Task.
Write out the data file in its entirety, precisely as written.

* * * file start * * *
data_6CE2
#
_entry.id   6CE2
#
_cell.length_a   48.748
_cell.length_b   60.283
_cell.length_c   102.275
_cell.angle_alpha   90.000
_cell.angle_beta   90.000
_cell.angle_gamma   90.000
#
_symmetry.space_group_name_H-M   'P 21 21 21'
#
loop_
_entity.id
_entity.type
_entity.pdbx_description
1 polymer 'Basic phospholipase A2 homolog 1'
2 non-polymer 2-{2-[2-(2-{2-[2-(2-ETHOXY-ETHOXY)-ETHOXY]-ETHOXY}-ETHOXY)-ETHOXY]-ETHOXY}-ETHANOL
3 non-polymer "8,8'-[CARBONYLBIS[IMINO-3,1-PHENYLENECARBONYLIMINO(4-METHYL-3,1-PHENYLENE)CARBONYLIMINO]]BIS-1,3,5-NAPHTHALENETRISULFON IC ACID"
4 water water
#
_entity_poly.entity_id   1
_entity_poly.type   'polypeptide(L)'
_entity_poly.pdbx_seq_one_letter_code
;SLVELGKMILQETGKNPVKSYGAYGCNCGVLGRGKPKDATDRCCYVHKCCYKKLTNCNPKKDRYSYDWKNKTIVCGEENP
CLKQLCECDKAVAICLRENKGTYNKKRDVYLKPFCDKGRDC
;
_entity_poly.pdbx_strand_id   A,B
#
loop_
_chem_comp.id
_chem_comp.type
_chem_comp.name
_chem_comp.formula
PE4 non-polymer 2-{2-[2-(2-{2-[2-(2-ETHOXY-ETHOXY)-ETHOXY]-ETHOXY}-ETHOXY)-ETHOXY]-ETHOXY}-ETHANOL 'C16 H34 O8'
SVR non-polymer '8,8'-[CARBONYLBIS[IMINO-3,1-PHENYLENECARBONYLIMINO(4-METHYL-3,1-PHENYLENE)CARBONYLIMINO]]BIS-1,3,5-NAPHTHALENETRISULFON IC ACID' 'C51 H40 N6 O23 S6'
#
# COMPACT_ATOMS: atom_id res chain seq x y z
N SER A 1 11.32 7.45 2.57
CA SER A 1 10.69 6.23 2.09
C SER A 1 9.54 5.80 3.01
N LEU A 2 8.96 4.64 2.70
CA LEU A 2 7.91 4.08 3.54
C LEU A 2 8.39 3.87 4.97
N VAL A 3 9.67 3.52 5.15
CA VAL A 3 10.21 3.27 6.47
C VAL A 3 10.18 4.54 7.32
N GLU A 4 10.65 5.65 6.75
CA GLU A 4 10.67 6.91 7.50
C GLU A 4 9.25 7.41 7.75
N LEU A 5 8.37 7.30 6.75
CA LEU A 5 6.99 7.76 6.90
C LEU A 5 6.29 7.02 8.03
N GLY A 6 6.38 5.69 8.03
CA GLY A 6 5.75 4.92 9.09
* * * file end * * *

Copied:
data_6CE2
#
_entry.id   6CE2
#
_cell.length_a   48.748
_cell.length_b   60.283
_cell.length_c   102.275
_cell.angle_alpha   90.000
_cell.angle_beta   90.000
_cell.angle_gamma   90.000
#
_symmetry.space_group_name_H-M   'P 21 21 21'
#
loop_
_entity.id
_entity.type
_entity.pdbx_description
1 polymer 'Basic phospholipase A2 homolog 1'
2 non-polymer 2-{2-[2-(2-{2-[2-(2-ETHOXY-ETHOXY)-ETHOXY]-ETHOXY}-ETHOXY)-ETHOXY]-ETHOXY}-ETHANOL
3 non-polymer "8,8'-[CARBONYLBIS[IMINO-3,1-PHENYLENECARBONYLIMINO(4-METHYL-3,1-PHENYLENE)CARBONYLIMINO]]BIS-1,3,5-NAPHTHALENETRISULFON IC ACID"
4 water water
#
_entity_poly.entity_id   1
_entity_poly.type   'polypeptide(L)'
_entity_poly.pdbx_seq_one_letter_code
;SLVELGKMILQETGKNPVKSYGAYGCNCGVLGRGKPKDATDRCCYVHKCCYKKLTNCNPKKDRYSYDWKNKTIVCGEENP
CLKQLCECDKAVAICLRENKGTYNKKRDVYLKPFCDKGRDC
;
_entity_poly.pdbx_strand_id   A,B
#
loop_
_chem_comp.id
_chem_comp.type
_chem_comp.name
_chem_comp.formula
PE4 non-polymer 2-{2-[2-(2-{2-[2-(2-ETHOXY-ETHOXY)-ETHOXY]-ETHOXY}-ETHOXY)-ETHOXY]-ETHOXY}-ETHANOL 'C16 H34 O8'
SVR non-polymer '8,8'-[CARBONYLBIS[IMINO-3,1-PHENYLENECARBONYLIMINO(4-METHYL-3,1-PHENYLENE)CARBONYLIMINO]]BIS-1,3,5-NAPHTHALENETRISULFON IC ACID' 'C51 H40 N6 O23 S6'
#
# COMPACT_ATOMS: atom_id res chain seq x y z
N SER A 1 11.32 7.45 2.57
CA SER A 1 10.69 6.23 2.09
C SER A 1 9.54 5.80 3.01
N LEU A 2 8.96 4.64 2.70
CA LEU A 2 7.91 4.08 3.54
C LEU A 2 8.39 3.87 4.97
N VAL A 3 9.67 3.52 5.15
CA VAL A 3 10.21 3.27 6.47
C VAL A 3 10.18 4.54 7.32
N GLU A 4 10.65 5.65 6.75
CA GLU A 4 10.67 6.91 7.50
C GLU A 4 9.25 7.41 7.75
N LEU A 5 8.37 7.30 6.75
CA LEU A 5 6.99 7.76 6.90
C LEU A 5 6.29 7.02 8.03
N GLY A 6 6.38 5.69 8.03
CA GLY A 6 5.75 4.92 9.09